Are Academics Academic?

Scholar and His Books by Gerbrand van den Eeckhout – Public Domain

The dictionary defines academic as “educational, scholastic,” as well as “not of practical relevance; of only theoretical interest.” After spending a week at an academic conference with eminent university scholars of international relations, I find it appropriate to question the relationship between the two definitions. Were the scholars and their scholastic writings “not of practical relevance” and “only of theoretical interest”?

The formal study of international relations is a modern discipline. The oldest department in Europe was founded in 1919 at the University of Aberystwyth in Wales. The oldest on the Continent is the Graduate Institute of International Studies in Geneva inaugurated in 1927. The latter was supposed to have an input into the work of the League of Nations and had a long tradition of training Swiss diplomats.

Many of the schools of international relations, or now sometimes called global studies, try to combine research and degree-granting teaching with practical field work to bridge the gap. The Association of Professional Schools of International Affairs (APSIA), for example, has thirty-eight member institutions throughout the world including the John F. Kennedy School of Government at Harvard University and the Moscow State Institute of International Relations (MGIMO). As opposed to traditional academic masters, some APSIA schools offer degrees in public administration or public policy. These professional schools often have former diplomats teaching as adjunct professors.

International Relations is the academic field of international relations. The annual meeting of the International Studies Association, this year in Toronto, was not for diplomats or practitioners – although there were some U.S. State Department officials presenting. The conference was for academics researching and teaching international relations.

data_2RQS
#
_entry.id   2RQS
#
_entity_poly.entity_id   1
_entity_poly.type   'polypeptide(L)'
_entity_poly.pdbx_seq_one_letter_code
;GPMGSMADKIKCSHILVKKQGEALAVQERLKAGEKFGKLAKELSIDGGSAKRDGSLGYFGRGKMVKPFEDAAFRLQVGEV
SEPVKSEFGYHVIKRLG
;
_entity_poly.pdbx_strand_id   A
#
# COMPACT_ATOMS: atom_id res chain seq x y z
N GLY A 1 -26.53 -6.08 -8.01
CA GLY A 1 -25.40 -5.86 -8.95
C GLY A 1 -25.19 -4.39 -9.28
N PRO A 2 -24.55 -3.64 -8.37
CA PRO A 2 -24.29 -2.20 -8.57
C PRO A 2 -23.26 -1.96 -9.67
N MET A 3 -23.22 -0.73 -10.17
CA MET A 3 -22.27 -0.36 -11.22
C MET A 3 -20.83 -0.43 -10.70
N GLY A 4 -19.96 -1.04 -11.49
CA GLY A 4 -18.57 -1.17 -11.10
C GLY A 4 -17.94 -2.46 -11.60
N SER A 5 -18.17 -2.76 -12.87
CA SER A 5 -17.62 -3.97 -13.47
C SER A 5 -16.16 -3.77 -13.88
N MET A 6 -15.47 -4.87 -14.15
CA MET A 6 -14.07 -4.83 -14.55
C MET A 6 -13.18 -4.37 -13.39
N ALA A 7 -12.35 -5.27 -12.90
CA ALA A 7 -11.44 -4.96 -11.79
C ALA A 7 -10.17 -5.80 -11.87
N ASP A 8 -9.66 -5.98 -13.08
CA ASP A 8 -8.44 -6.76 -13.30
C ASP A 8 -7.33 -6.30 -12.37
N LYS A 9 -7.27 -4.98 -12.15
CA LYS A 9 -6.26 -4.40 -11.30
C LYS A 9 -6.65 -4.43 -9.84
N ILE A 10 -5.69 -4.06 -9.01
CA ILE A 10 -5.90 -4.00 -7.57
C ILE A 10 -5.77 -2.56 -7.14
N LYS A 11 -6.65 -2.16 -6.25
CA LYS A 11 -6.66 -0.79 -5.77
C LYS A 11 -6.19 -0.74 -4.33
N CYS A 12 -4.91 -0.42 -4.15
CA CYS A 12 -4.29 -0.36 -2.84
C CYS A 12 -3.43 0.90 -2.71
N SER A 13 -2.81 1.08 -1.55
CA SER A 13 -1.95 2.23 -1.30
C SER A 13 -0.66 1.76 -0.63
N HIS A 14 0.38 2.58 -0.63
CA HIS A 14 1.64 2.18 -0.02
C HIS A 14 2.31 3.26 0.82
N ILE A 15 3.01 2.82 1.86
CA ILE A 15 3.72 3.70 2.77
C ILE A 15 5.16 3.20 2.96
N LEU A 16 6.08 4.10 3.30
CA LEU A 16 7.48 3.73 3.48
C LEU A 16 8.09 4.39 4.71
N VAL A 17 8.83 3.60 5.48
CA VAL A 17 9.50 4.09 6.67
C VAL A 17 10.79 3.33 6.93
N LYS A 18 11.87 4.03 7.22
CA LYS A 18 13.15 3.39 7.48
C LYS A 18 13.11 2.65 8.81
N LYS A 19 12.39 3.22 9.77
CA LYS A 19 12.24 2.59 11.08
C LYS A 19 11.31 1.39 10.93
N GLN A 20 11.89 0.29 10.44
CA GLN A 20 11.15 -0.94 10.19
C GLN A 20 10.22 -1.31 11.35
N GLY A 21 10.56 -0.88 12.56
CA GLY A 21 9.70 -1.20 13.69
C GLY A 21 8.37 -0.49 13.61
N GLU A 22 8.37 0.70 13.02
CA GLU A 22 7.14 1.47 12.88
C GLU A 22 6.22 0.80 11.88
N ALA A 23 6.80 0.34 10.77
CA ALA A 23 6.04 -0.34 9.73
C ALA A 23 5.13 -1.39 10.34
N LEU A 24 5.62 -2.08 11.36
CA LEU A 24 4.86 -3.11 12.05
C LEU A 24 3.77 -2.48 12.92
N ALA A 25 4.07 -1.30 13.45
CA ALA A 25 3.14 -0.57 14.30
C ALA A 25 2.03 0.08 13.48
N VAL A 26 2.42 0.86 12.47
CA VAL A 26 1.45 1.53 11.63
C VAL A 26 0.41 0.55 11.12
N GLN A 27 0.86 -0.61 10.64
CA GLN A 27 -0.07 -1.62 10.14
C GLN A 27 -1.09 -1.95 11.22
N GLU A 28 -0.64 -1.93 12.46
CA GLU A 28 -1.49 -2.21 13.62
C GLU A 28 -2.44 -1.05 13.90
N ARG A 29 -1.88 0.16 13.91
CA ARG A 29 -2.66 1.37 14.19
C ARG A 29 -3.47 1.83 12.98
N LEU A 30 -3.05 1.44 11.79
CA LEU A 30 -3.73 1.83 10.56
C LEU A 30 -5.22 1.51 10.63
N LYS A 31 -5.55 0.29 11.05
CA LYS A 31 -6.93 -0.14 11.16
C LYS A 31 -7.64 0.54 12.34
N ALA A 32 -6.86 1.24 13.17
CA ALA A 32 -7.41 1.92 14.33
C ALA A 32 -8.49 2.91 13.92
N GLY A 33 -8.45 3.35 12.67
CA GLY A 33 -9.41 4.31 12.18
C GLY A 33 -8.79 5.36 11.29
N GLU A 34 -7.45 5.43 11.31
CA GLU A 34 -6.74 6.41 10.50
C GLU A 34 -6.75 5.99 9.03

What were the scholars interested in? Largely dominated by North Americans, the conference had many panels on the decline of the liberal international order established after 1945. Questions about U.S. isolationism complemented the rise of China as well as the limitations of multilateralism in a world of increasing nationalism.

Right-wing populism was a recurring theme. Rational explanations were given to analyze emotional anti-globalization, including Brexit and growing illiberal democracies in several European countries.

Emotions have become more and more important in scholarly analysis. Following the lead of psychologists such as Daniel Goleman who wrote on emotional intelligence and the Nobel Prize winning behavioral economists Daniel Kahneman, Robert Shiller and Richard Thaler, IR academics are beginning to move away from “rational choice theory” to a more humane analysis of human and state behavior.

Beyond the human, there was a fascination with artificial intelligence. Issues of war and peace have always been determined by people. Now, some asked, what would happen if an artificial intelligence (AI) machine used an algorithm to send drones to attack another country? What would happen if war and peace were determined by non-human actors who suddenly made decisions beyond human control? (On a more policy-oriented note, a recent meeting of experts in Geneva debated the relevance of traditional humanitarian norms for autonomous lethal weapon systems.)

Academics have different interests from practitioners. Publications, tenure and mentoring students are university responsibilities, not responsibilities for governing the world. (It is an open question whether academics sub-consciously want to govern the world. Harvard University has a rule – known as the Kissinger rule – that faculty can only take two years off to do other activities such as government work in Washington. David Halberstam’s The Best and the Brightest is a damning recounting of how the Harvard elite failed to understand the Vietnam War because of its arrogance.)